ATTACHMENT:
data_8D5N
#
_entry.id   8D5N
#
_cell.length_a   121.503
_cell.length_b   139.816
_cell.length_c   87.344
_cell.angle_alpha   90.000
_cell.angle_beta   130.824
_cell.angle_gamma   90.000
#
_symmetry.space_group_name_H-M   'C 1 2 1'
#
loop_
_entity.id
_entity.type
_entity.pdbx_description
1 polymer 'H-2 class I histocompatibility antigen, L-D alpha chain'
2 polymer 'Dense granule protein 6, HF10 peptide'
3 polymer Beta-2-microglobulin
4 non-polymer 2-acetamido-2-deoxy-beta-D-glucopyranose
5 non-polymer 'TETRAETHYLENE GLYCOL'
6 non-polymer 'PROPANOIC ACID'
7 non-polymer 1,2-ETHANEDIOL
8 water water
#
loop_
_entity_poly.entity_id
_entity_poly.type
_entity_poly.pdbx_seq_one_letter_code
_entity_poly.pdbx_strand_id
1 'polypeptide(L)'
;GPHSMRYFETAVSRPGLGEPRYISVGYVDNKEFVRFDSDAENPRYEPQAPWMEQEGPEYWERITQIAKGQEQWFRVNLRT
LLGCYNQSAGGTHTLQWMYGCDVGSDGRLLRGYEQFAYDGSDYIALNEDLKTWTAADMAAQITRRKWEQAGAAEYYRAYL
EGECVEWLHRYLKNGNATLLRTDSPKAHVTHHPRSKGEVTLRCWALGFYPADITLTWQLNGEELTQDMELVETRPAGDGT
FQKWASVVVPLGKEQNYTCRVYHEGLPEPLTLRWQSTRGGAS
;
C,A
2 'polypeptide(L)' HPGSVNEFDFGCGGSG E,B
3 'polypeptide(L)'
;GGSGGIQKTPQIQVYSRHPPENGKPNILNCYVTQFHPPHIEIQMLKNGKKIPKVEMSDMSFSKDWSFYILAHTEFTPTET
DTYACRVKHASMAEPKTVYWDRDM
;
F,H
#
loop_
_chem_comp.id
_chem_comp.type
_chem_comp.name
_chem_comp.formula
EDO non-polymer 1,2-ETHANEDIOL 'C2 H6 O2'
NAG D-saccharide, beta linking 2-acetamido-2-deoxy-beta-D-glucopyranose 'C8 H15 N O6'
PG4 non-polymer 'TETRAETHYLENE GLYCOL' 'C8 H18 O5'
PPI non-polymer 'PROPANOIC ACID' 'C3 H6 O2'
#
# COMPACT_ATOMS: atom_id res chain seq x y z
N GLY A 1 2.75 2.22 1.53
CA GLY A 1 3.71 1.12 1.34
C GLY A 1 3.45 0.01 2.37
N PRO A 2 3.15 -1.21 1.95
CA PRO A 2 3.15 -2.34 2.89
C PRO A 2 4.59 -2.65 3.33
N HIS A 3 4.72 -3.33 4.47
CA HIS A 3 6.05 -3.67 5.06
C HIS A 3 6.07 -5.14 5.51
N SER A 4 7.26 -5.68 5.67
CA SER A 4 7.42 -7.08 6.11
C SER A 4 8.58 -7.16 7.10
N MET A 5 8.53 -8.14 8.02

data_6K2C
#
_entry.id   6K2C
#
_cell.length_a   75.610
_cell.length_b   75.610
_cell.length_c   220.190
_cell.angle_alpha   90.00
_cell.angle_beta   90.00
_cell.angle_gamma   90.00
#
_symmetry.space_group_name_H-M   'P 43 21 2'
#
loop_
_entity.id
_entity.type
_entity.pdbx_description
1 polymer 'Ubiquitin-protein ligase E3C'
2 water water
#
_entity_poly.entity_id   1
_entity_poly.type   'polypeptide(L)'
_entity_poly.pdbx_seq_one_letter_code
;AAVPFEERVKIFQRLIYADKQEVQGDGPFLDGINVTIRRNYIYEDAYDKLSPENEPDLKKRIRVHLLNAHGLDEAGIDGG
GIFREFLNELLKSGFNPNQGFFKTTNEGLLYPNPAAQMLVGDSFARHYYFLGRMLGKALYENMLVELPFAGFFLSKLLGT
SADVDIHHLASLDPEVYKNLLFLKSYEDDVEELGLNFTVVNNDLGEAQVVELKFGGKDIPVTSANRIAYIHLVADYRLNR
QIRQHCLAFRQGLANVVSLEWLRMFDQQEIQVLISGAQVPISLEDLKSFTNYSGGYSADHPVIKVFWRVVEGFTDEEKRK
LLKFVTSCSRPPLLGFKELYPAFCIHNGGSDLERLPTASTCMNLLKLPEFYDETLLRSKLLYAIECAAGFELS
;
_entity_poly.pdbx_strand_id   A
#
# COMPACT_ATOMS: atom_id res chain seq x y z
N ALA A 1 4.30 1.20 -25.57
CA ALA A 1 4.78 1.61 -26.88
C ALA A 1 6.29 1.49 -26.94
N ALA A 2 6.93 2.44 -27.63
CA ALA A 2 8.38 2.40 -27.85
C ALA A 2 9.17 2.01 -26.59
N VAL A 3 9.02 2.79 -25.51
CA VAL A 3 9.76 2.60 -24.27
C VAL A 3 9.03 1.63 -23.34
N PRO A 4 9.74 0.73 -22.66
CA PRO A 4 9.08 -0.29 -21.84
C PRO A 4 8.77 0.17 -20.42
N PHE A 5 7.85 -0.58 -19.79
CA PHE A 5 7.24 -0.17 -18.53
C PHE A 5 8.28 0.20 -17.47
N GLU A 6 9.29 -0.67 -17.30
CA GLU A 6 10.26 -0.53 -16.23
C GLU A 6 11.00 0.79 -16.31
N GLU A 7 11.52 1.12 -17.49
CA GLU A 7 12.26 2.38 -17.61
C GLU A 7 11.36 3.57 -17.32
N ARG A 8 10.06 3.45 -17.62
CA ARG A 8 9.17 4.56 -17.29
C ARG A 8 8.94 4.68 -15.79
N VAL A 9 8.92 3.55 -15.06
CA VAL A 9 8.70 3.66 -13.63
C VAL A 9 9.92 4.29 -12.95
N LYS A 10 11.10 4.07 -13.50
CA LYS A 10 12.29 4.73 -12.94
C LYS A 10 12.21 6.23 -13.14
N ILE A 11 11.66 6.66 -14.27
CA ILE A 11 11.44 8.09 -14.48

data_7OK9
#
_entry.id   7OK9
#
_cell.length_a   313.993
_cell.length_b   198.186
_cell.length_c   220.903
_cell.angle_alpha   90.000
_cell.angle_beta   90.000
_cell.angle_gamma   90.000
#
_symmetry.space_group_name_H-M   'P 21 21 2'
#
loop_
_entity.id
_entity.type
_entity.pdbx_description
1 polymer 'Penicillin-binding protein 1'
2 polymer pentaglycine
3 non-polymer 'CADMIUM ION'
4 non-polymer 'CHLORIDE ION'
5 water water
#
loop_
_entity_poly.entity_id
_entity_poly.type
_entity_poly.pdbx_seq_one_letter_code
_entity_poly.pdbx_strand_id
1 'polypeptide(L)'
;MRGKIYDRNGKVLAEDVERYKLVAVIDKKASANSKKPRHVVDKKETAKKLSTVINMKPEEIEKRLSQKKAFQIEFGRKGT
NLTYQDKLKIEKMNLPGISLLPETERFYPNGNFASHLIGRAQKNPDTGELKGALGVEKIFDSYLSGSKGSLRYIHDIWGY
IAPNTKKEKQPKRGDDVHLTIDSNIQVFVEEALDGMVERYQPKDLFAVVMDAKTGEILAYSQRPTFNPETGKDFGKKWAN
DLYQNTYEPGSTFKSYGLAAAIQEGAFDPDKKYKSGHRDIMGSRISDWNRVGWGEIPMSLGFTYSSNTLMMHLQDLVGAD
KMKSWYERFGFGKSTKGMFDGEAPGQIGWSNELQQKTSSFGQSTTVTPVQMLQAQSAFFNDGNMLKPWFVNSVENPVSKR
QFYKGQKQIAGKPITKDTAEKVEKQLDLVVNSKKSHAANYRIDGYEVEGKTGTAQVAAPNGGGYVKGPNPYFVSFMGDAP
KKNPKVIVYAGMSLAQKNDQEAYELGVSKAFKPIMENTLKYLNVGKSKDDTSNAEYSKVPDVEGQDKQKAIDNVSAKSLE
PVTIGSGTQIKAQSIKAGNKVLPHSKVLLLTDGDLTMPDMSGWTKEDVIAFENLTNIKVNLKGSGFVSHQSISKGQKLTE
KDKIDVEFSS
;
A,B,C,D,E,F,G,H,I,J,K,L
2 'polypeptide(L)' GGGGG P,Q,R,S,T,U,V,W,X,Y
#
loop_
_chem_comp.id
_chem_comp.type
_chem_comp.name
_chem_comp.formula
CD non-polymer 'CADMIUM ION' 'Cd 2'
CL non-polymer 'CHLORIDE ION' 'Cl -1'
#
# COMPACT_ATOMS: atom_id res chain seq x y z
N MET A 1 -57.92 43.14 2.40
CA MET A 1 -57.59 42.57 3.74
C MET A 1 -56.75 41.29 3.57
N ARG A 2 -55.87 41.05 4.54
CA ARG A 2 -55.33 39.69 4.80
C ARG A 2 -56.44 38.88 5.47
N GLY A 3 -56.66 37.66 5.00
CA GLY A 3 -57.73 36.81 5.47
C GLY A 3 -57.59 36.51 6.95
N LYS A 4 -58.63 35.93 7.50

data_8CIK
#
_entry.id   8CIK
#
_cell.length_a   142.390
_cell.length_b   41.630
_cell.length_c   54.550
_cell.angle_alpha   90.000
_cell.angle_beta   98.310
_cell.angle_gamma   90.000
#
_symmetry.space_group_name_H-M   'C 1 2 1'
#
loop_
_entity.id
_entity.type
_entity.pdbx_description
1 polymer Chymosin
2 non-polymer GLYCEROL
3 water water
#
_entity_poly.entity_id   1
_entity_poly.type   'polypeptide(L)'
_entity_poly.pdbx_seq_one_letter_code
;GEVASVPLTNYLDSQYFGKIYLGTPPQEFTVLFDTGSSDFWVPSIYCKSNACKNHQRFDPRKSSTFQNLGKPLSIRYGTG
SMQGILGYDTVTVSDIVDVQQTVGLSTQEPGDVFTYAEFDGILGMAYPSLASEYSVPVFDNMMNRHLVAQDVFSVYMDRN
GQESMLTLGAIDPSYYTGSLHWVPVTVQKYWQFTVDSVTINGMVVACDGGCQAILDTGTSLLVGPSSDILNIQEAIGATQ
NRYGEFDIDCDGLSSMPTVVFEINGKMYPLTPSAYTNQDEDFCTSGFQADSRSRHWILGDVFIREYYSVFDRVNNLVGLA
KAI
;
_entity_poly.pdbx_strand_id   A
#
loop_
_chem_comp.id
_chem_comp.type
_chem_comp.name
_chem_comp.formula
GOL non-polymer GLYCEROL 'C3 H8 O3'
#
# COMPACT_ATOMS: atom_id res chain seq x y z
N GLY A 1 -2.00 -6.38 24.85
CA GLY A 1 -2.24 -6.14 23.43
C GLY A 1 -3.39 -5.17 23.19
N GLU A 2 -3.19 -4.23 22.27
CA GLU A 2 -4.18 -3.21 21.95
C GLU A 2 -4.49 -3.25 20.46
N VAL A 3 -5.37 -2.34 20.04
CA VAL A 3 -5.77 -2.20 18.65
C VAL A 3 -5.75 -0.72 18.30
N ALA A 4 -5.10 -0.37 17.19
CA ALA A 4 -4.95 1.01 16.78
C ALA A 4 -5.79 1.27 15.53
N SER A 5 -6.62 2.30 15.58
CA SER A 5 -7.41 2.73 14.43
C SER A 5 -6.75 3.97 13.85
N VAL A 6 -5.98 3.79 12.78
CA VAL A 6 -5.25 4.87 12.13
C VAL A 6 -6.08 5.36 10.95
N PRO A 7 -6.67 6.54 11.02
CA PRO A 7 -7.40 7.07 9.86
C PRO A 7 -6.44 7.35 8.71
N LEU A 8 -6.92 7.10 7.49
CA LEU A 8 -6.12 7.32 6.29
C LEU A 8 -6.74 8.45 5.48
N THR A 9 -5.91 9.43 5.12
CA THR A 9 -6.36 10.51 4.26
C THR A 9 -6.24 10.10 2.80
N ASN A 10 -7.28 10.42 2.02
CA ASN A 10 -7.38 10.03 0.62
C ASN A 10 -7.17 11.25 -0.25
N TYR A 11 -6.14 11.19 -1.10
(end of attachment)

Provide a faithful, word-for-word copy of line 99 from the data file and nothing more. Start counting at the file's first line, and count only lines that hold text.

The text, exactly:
_entity_poly.pdbx_strand_id   A